The two-week sprint is totally arbitrary. We adopt the convention without really questioning the wisdom, but by such dogma of what’s-good-for-the-gander bake someone else’s practice into our organizational infrastructure. The thinking is that two weeks is just about the right time to prototype, test, scrutinize, and deliver a feature. But, is it?All it took was David Grant raising that question as part of the Facebook Journalism Accelerator about this time last year for those of us at WhereBy.Us to concede the point and, within a week or two, consolidate to one-week sprints. Basecamp, just being Basecamp, shrugs the sprint convention all together, and just published a book that largely makes it clear we’re all just navel-gazing guppies trying to emulate other startups. Shape Up, that book ☝️, made me question what practical reason do we actually need backlogs, or sprints, which was a refreshing reality check. I admit I find doing away with the backlog compelling - but that’s another writeup. Sprints, though? While reading about Basecamp’s six-week cycles, it dawned on me that the key feature of the sprint is its temporal midpoint. That is, given any deadline, your activity declines until you’re midway through a milestone before climbing. Why? You realize time is running out. This is described by Daniel H. Pink as the “Uh-oh Effect” in When: The Scientific Secrets of Perfect Timing:After the first meeting there is a period of prolonged inertia, then a sudden transition followed by a new, more productive direction.Human culture is organized around temporal milestones — the beginnings, middles, and ends of things — and so, subsequently, are our moods, hopes, productivity, and the like. The sprint is an arbitrary division of time we tend to conflate with the timeline of a deliverable, but after about a year of one-week sprints I argue the deliverable is the least important aspect. Rather, the sprint is a structure for sustainably pacing our team’s movement through a service provision by placing temporal milestones at advantageous points.Beginning: the beginning of the sprint is a fresh start. It’s like New Year’s Day. We make good initial progress keeping our resolutions. We’re hopeful.Midpoint: the midpoint of the sprint is the ticking clock. It is, no lie, a stressor. It’s designed to make you go oh, shoot, and be honest with yourself and your squad about your progress.Ending: the ending of the sprint is the dropping of the curtain. Time’s up, we touch base, we fist bump, we move on.Temporal milestones have different emotional tones and the midpoint tends to be the more anxious. Knowing this, however, allows you to design for those emotions, providing another project management tool for templating a mentally healthy sprint. For instance, if the anxiety of the temporal midpoint is related to the build-up of to-do items you scramble get on top of, what if we just reduce the number of to-do items? Without reducing velocity, if you cut the sprint in half — from two weeks to one week — you move-up the temporal midpoint significantly, which not only reduces the number of to-do items that got away, but literally reduces the stress period between midpoint and temporal ending. This is anecdotal but I’ll make a note to check the numbers, but I believe the temporal boon of the one-week sprint is a factor behind the increased “greenness” of the company’s team health. At a glance this feels counter intuitive, because surely one-week sprints equate to higher stress, but the reality is that in that same two-week period we have twice the emotional highs (beginning and ending milestones), and our milestone-related emotional lows are much briefer.Liking (❤) this issue of Metric is a super way to brighten my day. It helps signal to the great algorithms in the sky that this writeup is worth a few minutes of your time.Metric is a podcast, too, which includes audio versions of these writeups and other chats. Look for “Metric UX” in your favorite podcatcher.Remember that the user experience is a metric.Michael Schofield Get full access to Metric by Michael Schofield at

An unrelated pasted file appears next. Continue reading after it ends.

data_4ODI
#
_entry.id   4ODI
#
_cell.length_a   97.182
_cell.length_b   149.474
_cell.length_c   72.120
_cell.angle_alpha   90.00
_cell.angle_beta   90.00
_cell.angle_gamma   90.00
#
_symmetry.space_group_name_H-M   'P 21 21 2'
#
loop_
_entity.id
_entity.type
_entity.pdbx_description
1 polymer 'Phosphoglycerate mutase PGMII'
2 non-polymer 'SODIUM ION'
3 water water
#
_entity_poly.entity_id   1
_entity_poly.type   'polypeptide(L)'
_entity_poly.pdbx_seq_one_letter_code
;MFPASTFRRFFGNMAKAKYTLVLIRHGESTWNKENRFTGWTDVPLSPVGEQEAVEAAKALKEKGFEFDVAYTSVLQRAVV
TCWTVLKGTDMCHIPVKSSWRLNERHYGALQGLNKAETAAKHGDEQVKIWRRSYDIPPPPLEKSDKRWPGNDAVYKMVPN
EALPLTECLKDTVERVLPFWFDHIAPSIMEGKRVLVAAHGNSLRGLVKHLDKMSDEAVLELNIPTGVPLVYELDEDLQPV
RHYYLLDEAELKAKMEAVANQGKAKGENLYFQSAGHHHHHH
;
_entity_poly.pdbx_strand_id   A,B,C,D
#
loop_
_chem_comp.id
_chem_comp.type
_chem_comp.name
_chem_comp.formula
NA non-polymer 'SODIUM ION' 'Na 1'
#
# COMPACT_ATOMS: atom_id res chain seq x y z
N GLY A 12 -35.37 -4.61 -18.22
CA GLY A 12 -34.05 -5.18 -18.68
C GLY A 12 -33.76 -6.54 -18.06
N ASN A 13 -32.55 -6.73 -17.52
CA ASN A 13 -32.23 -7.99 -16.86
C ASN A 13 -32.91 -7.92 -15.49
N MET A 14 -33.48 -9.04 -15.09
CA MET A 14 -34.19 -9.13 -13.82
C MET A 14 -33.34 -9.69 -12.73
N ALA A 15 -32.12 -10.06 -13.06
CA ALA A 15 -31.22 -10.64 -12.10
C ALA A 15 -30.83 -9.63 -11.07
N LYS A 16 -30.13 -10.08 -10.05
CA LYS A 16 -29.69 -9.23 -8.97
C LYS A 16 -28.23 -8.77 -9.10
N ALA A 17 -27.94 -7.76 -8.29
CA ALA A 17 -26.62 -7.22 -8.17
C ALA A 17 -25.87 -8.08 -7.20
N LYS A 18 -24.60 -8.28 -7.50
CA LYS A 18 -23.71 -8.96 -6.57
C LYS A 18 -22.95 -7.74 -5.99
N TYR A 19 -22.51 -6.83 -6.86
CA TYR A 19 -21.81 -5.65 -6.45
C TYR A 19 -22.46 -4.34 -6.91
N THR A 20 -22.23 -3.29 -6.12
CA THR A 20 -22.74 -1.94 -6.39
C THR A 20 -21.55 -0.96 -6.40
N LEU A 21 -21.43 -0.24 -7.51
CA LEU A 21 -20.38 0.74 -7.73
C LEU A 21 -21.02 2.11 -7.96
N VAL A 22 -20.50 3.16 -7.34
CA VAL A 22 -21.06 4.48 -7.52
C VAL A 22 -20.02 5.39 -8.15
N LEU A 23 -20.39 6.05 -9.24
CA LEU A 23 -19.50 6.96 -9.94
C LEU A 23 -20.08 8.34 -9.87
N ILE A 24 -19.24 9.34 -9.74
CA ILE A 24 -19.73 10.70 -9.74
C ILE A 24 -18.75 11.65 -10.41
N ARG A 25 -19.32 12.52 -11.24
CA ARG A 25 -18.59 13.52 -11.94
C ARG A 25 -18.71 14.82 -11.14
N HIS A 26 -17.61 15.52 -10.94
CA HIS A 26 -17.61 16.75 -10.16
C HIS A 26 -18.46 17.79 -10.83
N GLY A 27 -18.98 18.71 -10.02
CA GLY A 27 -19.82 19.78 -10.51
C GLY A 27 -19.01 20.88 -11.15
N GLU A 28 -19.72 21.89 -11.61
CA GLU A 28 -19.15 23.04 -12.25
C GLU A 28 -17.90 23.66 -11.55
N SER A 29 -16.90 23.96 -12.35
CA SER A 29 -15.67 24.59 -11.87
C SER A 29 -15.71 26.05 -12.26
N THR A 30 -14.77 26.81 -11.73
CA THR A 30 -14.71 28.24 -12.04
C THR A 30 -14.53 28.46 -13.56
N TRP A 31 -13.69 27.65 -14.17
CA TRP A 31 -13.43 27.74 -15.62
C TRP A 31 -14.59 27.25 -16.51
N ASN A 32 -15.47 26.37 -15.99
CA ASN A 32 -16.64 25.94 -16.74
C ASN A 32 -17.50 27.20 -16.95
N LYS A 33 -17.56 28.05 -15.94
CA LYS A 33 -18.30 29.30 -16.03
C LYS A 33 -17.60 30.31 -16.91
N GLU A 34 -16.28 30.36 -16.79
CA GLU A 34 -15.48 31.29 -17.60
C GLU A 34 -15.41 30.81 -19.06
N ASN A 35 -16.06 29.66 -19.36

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    The Service Reactor